is a German photographer known best for his series of people viewing works of art in museums. His photographs are characterized by their saturated color and extreme attention to detail, which is even more important because of the sheer size. (ala Andreas Gursky) Along with Candida Höfer and Thomas Ruff, he’s associated with the Düsseldorf School of Photography led by Bernd and Hilla Becher.
From B&W to Color…
Struth initially studied painting with Gerhard Richter. Struth’s earliest photographs were black-and-white cityscapes of Düsseldorf, and were made as blueprints for his painting. They were very similar to the images of the Bechers. In a 1976 exhibition of student work, Struth displayed his work in a grid format similar to the Bechers. Yet, he was still studying painting and had not even seen any of the Bechers’ work. It was probably around this time that he took his first photography classes, and realized photography was going to be his medium. Amazingly, the classes were taught by the Bechers! Although his work was very similar when in B&W, as soon as Struth started in color, it seems he found his niche. He also stopped exhibiting in the familiar “Becher” grids about 1985.
Cityscapes & Large Format
Struth received a scholarship to work in New York City in the late 70’s. Mostly working on B&W cityscapes. The scholarship also enabled him to travel to Paris, Rome, Munich, and Tokyo. He made his images by using an 8×10 view camera on a tripod and standing in the middle of a street. He tried to show more about the city. Almost in a clinical manner, devoid of any of his own feelings about the location.
Family Portraits as Art
It was his family portraits in the late 1980’s that almost seemed he was now going in a different direction. Usually taken inside their home or yard. Often expressionless portraits. But, in fact, a common thread that followed his cityscapes was becoming self evident. He continued using the same large-format camera he had used for his city photographs. A narrative became obvious in the sheer detail and overly sharp images. Weirdly, a similarity and connection to the portraits created years before by fellow German, August Sander. His portraits became an ongoing series documenting families, both rich and poor, around the world. Though these portraits were not typically paid, The New York Times magazine commissioned him to photograph his former painting teacher, Gerhard Richter, and his family. In 2011 he was commissioned to make the official portrait of Queen Elizabeth II and Prince Philip in celebration of the UK’s Diamond Jubilee. They all became part of the same series.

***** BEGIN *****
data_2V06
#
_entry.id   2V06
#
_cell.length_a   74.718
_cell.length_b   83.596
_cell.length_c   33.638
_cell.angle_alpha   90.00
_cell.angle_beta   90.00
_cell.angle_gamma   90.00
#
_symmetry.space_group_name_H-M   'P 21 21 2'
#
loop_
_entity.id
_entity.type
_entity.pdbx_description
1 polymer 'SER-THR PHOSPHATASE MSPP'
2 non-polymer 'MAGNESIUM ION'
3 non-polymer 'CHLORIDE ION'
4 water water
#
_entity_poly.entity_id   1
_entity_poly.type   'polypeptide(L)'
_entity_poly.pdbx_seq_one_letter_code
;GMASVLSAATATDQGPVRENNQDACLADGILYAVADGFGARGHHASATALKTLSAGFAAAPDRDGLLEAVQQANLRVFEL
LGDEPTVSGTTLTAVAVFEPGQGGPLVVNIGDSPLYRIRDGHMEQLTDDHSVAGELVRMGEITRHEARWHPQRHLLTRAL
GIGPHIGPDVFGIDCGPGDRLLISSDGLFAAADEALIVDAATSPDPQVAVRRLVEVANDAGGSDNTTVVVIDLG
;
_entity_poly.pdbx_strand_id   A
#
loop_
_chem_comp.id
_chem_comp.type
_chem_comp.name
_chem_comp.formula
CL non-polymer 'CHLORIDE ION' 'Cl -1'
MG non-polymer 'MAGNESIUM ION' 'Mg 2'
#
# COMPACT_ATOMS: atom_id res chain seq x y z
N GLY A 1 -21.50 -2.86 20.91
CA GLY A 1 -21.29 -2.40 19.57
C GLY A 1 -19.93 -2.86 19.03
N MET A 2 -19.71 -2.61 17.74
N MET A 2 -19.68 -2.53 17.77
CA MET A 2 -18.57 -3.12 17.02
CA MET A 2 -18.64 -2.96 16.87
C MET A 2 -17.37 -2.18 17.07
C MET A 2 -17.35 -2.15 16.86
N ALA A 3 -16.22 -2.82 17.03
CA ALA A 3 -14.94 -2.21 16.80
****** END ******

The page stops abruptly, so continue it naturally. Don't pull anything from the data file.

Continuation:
Museum Exhibitions Featuring,….Museums?
When he started the series he called Museum Photographs in the late 80’s-early 90’s, many artists scratched their collective heads. It was basically a series of images of museum visitors viewing museum art. These images were not staged. While it was originally a head scratcher, it became an ingenious expose’ of the myriad of human stances when viewing mostly priceless art. However, for the later images in the series, he did place people where he wanted them. Finally, expanding on the original premise, Struth created ‘Audiences’, which captured people from the perspective of the work of art on display, capturing facial expressions of the viewers looking up at a masterpiece.
Science as Art
His latest project is to explore places science and technology. All with the same detail and saturated use of color as he had with previous subjects. He did use a Leica M10 for a preliminary record his vision before going to large format. Becoming a recognized artist gained him access in 2014 to photograph an unpopulated Disneyland as a stripped down view of the industry of manufactured dreams.
His large-scale solo exhibitions have traveled from London, Portugal and back to Düsseldorf. Including a retrospective at The Metropolitan Museum of Art and Dallas Museum of Art.